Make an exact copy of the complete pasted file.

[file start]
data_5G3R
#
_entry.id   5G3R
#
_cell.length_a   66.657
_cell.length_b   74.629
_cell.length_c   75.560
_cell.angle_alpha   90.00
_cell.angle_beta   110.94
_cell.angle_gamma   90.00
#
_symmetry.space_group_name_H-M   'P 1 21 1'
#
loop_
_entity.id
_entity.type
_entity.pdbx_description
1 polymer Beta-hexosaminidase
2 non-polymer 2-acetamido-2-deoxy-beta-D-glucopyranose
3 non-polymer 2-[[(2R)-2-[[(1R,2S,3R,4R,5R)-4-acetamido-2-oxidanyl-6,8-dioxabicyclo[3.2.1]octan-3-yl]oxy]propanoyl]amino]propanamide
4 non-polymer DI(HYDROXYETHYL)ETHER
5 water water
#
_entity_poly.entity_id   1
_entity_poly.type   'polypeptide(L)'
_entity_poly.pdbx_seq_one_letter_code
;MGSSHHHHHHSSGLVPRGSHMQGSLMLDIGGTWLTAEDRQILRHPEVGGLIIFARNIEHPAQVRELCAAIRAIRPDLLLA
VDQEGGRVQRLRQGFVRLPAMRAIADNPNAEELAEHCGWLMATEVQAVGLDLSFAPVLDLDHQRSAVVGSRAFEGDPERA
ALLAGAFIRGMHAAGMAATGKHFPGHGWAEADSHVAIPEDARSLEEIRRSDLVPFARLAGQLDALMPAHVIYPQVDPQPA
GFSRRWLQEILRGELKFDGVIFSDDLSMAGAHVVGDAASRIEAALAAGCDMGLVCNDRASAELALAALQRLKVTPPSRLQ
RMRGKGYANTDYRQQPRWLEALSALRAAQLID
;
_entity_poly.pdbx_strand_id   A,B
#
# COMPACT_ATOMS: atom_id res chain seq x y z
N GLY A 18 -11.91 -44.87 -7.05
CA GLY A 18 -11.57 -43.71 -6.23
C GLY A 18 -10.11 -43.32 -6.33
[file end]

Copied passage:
data_5G3R
#
_entry.id   5G3R
#
_cell.length_a   66.657
_cell.length_b   74.629
_cell.length_c   75.560
_cell.angle_alpha   90.00
_cell.angle_beta   110.94
_cell.angle_gamma   90.00
#
_symmetry.space_group_name_H-M   'P 1 21 1'
#
loop_
_entity.id
_entity.type
_entity.pdbx_description
1 polymer Beta-hexosaminidase
2 non-polymer 2-acetamido-2-deoxy-beta-D-glucopyranose
3 non-polymer 2-[[(2R)-2-[[(1R,2S,3R,4R,5R)-4-acetamido-2-oxidanyl-6,8-dioxabicyclo[3.2.1]octan-3-yl]oxy]propanoyl]amino]propanamide
4 non-polymer DI(HYDROXYETHYL)ETHER
5 water water
#
_entity_poly.entity_id   1
_entity_poly.type   'polypeptide(L)'
_entity_poly.pdbx_seq_one_letter_code
;MGSSHHHHHHSSGLVPRGSHMQGSLMLDIGGTWLTAEDRQILRHPEVGGLIIFARNIEHPAQVRELCAAIRAIRPDLLLA
VDQEGGRVQRLRQGFVRLPAMRAIADNPNAEELAEHCGWLMATEVQAVGLDLSFAPVLDLDHQRSAVVGSRAFEGDPERA
ALLAGAFIRGMHAAGMAATGKHFPGHGWAEADSHVAIPEDARSLEEIRRSDLVPFARLAGQLDALMPAHVIYPQVDPQPA
GFSRRWLQEILRGELKFDGVIFSDDLSMAGAHVVGDAASRIEAALAAGCDMGLVCNDRASAELALAALQRLKVTPPSRLQ
RMRGKGYANTDYRQQPRWLEALSALRAAQLID
;
_entity_poly.pdbx_strand_id   A,B
#
# COMPACT_ATOMS: atom_id res chain seq x y z
N GLY A 18 -11.91 -44.87 -7.05
CA GLY A 18 -11.57 -43.71 -6.23
C GLY A 18 -10.11 -43.32 -6.33